Politics: No on Prop 10
Of the 5 California newspapers I checked (SF Chron, LA Times, SJ Mercury, SD Union-Trib and Sac Bee), they all came against this ballot measure.
The Mercury News summed up their concern this way:
Proposition 10 proposes to pay off bonds using the state's general fund - $10 billion over 30 years - primarily to underwrite the cost for individuals and businesses to buy low-emission trucks and cars. That's not a smart use of taxpayer money when the state's already sagging with debt and short of money to build schools, roads, transit systems and water projects. One-quarter of the bonds would go toward research, development and construction of solar, wind and other alternative sources of electricity. But $2.9 billion of the $5 billion in spending - 58 percent - would be in rebates to owners of low-carbon emission vehicles, mainly those fueled by natural gas. Natural gas is at best a transitional fuel to run vehicles. Taxpayers would be paying the interest on bonds long after the cars that got rebates ended up in junkyards. The rebates would include $2,000 for high mileage cars, like the Prius, even though buyers already are lining up to buy them.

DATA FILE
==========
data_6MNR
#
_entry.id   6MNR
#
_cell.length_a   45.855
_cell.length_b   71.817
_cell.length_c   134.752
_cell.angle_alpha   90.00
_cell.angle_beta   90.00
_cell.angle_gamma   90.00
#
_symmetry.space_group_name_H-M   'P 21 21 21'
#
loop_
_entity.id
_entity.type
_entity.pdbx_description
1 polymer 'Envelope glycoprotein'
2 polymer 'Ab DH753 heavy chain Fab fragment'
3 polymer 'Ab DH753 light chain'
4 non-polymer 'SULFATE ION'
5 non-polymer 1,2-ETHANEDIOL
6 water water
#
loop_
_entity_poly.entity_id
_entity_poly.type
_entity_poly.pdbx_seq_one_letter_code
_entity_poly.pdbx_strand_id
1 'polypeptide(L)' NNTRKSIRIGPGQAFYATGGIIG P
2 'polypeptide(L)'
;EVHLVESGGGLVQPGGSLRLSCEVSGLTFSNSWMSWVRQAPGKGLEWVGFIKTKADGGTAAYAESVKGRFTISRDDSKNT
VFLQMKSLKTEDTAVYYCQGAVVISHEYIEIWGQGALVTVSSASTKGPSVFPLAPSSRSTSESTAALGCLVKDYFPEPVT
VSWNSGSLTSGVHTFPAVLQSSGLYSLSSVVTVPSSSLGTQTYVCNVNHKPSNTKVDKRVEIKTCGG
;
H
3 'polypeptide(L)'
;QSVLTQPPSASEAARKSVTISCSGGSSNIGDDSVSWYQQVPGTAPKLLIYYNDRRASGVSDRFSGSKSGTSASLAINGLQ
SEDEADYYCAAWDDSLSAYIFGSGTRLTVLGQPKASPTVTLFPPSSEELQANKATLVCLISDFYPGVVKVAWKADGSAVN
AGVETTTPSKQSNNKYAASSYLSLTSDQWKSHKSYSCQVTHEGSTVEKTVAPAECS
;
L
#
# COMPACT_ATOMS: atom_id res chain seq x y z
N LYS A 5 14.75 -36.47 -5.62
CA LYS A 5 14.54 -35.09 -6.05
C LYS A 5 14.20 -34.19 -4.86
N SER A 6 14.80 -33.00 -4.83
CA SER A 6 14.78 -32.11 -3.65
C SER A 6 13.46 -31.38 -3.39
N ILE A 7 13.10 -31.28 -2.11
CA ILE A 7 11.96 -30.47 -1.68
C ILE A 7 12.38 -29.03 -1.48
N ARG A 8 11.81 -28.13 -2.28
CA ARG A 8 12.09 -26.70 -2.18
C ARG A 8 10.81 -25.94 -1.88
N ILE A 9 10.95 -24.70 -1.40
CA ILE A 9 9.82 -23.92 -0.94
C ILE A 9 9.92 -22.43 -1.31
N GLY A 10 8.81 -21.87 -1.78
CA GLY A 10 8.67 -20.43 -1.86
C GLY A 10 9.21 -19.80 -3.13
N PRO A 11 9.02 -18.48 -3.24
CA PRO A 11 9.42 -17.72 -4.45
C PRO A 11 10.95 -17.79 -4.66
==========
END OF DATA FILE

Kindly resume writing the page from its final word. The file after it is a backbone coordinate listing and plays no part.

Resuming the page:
With the Cal budget a mess and showing no signs of getting organized in the near future, floating more bond debt is something I'm reluctant to support.
As in prop 7, the move towards alternative energy is going to happen but the question is how much should the government push it with subsidies and to what degree free market forces be allowed to work.
On this latter concern, I'm somewhat libertarian: when the technology is more mature it will become more affordable.
Thus, I'm voting no on prop 10.